The assumption that PwDs are the best fit for PwDs doesn’t always manifest in such explicit ways. More subtle is the general exclusion of PwDs in dating pools, and thus the rise of disability-specific dating services. Here, PwDs may find other PwDs under the assumption that there is an elevated understanding between the individuals from being members of similar if not the exact same minority community.

We look again to Baby from Baa Bahu Aur Baby. There’s a couple of episodes before she meets her able-bodied husband where her family members are negotiating where to go looking for a groom — a disability-specific marriage agency or an inclusive agency? The show puts across all sides of the argument beautifully, and the audience is left seeing the merits as well as demerits of aiming specifically for a PwD partner. On the one hand, why should Baby have a smaller dating pool? On the other hand, would not a PwD better understand her lived experiences through an ableist world?

While disability dating organizations themselves are doing great work, it is important to remember why they are necessary — because disabled people are excluded in mainstream dating pools. There is nothing inherently wrong with PwDs seeking to exclusively date other PwDs. What’s saddening is that this is necessitated by a culture that is yet to normalize PwDs as sexual/romantic beings and partners.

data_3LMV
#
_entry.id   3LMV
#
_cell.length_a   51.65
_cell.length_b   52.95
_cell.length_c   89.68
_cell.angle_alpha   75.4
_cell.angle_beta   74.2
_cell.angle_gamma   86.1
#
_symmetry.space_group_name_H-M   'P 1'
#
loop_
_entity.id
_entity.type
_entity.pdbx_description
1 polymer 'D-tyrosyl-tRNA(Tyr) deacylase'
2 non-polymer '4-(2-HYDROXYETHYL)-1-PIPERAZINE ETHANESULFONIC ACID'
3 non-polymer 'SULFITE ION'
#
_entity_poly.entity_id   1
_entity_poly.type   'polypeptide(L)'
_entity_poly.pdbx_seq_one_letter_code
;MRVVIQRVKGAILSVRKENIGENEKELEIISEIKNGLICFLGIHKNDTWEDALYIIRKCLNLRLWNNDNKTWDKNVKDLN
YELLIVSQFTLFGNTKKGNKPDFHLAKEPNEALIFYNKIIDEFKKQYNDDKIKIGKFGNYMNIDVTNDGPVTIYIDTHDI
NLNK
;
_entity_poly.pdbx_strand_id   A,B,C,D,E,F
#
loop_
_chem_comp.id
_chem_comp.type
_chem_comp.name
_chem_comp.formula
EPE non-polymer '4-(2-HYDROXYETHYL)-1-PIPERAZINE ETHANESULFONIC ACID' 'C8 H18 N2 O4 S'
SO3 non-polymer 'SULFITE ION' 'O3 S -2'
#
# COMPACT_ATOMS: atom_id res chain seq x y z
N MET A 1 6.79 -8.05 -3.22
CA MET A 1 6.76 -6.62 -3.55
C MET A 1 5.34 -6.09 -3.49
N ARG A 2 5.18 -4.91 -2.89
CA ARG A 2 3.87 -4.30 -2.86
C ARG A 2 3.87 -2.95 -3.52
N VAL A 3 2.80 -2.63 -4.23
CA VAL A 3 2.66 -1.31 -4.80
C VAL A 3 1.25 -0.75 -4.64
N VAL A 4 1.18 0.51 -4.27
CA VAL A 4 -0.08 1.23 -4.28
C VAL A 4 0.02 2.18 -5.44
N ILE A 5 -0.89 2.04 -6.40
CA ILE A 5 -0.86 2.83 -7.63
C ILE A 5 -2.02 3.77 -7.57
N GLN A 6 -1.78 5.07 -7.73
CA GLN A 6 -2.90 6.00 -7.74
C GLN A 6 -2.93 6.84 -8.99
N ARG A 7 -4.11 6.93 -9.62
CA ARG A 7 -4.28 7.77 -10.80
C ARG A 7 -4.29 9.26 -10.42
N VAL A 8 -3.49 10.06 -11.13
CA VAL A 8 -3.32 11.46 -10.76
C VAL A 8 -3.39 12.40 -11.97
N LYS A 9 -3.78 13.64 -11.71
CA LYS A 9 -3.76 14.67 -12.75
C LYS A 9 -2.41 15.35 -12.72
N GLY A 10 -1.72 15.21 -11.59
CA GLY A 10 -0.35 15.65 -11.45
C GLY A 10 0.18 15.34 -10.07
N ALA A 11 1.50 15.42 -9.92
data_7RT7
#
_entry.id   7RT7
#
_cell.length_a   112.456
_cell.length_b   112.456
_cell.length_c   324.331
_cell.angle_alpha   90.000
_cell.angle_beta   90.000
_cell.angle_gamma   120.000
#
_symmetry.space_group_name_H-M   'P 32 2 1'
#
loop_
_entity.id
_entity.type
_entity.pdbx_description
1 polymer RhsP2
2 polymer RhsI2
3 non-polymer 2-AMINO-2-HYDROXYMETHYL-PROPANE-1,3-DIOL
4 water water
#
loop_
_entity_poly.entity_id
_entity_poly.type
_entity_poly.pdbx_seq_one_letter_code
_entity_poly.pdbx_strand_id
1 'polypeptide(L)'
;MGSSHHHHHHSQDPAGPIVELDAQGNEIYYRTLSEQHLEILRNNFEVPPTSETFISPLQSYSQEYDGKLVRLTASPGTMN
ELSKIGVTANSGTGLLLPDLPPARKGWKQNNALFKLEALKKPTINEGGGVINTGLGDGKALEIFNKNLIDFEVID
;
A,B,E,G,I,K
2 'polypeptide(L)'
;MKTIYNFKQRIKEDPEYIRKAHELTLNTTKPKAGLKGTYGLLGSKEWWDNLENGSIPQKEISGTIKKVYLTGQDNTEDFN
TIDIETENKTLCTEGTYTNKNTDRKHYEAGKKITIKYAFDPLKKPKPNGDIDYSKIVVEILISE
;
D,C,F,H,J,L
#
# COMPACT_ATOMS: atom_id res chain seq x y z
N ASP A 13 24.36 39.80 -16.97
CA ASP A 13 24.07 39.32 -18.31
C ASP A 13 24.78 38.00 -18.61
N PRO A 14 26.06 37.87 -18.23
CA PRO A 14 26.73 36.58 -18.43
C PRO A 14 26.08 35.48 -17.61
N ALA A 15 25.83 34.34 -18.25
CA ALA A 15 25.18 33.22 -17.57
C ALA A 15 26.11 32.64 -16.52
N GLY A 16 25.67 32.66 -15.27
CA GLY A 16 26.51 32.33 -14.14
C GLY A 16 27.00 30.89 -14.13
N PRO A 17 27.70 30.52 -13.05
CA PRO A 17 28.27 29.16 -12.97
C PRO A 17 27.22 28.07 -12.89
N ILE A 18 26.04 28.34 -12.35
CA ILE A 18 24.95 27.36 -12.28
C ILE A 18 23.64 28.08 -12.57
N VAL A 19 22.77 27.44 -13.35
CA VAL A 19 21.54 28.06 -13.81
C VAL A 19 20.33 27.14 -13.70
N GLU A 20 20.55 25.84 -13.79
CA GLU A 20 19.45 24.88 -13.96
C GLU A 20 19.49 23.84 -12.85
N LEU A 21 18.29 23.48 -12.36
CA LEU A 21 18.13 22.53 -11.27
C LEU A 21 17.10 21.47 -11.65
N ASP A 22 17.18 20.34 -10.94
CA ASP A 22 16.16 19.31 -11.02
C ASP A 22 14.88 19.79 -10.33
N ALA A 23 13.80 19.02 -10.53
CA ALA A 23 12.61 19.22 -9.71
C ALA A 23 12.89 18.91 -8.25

These two lovelies lay it all out. Check out their YouTube and Instagram for more on disability sensitivity.

There’s a lot of course to talk about regarding the solutions to these different injustices and exclusions against the disability community. As a first step, I’d urge you to speak to the willing PwDs in your life (think harder, you know many) about their experiences or search online for blogs and other personal experiences on the subject.

Change starts with conversations with the concerned communities. The first step in disability-inclusive education is asking your neighbour, “Can I do better?”

A. Ashni; Research, policy, social welfare. I write words good.